Russia refuses to drop sisters’ murder case

Russian investigators have refused to drop a murder charge against three sisters who killed their abusive father as he slept, leaving a controversial case in legal limbo.

The general prosecutor’s office concluded earlier this year that the Khachaturyan sisters had been subjected to prolonged physical and sexual abuse.

The killing should therefore be seen as “necessary self-defence”, it said.

That ruling had been expected to close the case.

But a lawyer for one of the women has told the BBC that Russia’s investigative committee has now rejected the prosecutor’s position.

What did the sisters do?

Teenagers Maria, Angelina and Krestina Khachaturyan were arrested in July 2018 for attacking their father, Mikhail, using a knife, hammer and pepper spray.

They later testified that their father had subjected them to prolonged abuse effectively holding them hostage in their home.

The two older sisters could face up to 20 years in prison if the murder charge is eventually brought to court.

Their mother, who had been forced to flee the family home for her own safety, has previously told the BBC that she and others complained to police multiple times over the years about the violence but were ignored.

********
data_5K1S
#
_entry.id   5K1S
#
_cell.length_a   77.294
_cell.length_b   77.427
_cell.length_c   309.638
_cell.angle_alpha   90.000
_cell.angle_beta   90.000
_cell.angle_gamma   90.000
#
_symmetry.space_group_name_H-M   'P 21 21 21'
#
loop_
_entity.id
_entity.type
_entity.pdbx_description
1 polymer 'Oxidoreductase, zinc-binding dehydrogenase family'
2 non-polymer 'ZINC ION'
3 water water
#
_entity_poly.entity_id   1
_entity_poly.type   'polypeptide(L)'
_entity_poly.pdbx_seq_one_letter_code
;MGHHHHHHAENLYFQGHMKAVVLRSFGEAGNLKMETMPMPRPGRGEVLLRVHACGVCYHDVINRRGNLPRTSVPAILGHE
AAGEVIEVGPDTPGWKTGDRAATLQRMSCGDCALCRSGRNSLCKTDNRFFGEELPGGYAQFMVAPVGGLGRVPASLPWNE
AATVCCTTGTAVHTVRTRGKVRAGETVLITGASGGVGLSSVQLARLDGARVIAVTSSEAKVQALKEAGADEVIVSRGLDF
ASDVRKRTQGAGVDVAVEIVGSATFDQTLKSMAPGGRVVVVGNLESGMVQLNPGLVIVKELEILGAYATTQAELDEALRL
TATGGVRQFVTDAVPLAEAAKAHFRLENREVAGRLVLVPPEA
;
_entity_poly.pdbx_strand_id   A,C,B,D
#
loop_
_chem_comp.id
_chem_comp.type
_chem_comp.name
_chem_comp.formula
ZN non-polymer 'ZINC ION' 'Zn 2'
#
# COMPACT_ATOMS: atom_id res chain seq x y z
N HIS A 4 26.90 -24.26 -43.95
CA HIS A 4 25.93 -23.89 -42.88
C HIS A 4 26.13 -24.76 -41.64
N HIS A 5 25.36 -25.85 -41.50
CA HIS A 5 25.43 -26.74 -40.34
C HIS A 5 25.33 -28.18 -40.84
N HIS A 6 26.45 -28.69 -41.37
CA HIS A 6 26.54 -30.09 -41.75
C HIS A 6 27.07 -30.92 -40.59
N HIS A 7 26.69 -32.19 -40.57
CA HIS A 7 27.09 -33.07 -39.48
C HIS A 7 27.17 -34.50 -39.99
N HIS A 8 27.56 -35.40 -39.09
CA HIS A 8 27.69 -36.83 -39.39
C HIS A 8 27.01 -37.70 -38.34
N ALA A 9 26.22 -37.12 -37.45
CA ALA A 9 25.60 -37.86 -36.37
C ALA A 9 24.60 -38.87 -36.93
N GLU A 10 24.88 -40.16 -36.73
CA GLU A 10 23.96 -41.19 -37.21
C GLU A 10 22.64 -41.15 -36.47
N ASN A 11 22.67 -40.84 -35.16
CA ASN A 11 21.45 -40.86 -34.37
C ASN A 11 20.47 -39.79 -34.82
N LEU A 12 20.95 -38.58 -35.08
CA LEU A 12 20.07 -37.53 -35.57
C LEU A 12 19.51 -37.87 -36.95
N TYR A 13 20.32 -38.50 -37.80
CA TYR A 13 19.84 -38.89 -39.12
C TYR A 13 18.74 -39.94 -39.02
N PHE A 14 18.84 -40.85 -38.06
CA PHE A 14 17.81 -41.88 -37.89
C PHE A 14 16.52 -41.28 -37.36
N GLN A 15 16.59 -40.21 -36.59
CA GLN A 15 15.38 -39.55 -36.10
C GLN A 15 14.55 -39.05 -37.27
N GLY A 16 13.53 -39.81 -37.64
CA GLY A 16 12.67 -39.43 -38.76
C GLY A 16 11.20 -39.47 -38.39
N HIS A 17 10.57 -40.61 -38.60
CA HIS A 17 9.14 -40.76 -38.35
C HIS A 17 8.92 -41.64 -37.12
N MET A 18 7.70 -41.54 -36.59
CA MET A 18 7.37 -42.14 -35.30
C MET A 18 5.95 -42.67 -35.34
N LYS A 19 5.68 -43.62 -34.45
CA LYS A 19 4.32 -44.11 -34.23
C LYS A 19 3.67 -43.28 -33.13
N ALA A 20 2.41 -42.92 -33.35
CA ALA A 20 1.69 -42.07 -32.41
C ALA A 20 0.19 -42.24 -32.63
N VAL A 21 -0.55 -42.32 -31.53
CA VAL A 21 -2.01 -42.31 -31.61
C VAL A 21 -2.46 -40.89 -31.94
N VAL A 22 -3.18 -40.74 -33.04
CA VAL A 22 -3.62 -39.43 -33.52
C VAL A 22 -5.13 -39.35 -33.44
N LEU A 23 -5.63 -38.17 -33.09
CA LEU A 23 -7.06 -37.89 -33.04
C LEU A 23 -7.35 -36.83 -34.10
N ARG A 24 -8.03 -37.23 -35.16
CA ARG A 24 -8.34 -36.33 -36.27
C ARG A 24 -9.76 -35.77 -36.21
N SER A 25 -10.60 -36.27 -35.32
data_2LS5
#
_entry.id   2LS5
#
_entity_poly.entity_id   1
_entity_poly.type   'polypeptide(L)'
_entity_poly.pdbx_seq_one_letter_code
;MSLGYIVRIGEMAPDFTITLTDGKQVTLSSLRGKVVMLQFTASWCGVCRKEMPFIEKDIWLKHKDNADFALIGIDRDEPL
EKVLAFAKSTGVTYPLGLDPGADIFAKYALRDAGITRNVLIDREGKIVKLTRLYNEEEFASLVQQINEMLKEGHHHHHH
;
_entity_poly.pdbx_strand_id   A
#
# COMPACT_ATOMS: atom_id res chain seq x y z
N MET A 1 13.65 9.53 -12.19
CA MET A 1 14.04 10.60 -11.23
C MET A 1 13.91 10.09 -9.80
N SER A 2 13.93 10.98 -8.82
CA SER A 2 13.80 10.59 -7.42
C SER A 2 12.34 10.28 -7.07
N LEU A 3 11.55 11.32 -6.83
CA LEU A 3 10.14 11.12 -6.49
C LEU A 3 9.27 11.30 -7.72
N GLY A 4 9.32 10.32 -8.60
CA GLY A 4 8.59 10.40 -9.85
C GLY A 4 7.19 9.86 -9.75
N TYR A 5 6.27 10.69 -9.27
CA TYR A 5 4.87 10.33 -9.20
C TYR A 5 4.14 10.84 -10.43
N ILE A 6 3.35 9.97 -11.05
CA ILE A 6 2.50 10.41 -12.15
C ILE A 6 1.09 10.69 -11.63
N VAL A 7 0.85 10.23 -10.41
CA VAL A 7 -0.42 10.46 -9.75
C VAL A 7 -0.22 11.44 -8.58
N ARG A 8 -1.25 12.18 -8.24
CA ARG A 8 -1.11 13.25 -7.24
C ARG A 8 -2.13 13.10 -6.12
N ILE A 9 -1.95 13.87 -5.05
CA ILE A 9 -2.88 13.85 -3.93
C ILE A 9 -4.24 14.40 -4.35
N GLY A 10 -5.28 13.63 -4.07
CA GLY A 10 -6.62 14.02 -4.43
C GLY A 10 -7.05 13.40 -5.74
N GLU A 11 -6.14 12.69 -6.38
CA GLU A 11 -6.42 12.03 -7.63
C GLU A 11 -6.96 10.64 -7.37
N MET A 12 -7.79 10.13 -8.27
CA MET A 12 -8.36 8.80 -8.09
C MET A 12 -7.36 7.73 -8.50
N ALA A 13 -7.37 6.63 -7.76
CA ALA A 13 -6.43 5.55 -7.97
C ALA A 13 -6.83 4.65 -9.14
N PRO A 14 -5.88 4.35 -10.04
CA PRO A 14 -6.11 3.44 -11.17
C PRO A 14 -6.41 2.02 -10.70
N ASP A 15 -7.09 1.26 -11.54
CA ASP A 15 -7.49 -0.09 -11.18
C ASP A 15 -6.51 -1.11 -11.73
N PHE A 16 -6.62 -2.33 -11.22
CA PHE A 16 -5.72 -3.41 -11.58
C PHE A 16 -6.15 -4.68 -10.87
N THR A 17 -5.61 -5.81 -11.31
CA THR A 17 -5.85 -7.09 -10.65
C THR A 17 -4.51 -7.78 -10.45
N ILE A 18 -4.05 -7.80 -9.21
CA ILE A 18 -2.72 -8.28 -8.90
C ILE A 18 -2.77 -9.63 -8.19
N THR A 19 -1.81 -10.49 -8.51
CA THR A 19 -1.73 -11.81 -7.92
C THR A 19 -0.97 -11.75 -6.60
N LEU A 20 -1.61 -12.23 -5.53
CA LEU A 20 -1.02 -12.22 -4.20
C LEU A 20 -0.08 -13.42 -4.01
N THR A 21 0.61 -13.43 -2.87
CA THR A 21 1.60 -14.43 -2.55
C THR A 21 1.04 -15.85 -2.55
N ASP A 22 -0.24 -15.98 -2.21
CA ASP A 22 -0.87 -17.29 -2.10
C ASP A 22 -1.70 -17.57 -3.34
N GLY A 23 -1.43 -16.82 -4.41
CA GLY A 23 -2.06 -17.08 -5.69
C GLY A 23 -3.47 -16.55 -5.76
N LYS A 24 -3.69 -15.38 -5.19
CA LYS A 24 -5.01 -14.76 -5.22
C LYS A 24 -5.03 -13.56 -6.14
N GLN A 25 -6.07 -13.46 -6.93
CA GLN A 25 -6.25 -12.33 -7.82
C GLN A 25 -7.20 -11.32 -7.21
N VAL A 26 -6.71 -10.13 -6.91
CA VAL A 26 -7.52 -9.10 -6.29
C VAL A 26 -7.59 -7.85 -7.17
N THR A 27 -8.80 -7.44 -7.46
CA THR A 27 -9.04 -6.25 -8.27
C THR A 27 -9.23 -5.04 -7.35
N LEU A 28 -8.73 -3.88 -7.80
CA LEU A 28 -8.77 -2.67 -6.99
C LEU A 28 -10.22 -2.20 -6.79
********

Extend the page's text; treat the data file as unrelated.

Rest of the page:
What does the investigators’ decision mean?

“Formally, the investigative committee conducted an additional investigation but reached the same conclusion [as before],” lawyer Alexei Lipser explained, meaning that the original charge of premeditated murder still stands.

“It seems the order from above remains the same,” he said.

However, as there is no new evidence, the lawyer believes the prosecutor’s position will also remain unchanged.

“Now, either the investigators have to agree with the prosecutor and change the charge [to self-defence] or it goes on ping-ponging back and forth,” the lawyer said.

How sisters’ case sparked uproar

The case prompted protests and a mass petition in support of the women and increased calls for a new law against domestic violence.

In January, the prosecutor’s office found that the Khachaturyan sisters suffered “beating, constant humiliation, threats and abuse, physical and sexual violence” and so developed a “defensive reaction”.

It concluded that experience made them “protect themselves by any means”, an argument the investigative committee has now dismissed.

The case cannot go to court unless those two parties agree on the charge. The three sisters are living separately in Moscow while awaiting trial, and are not allowed to communicate with each other.

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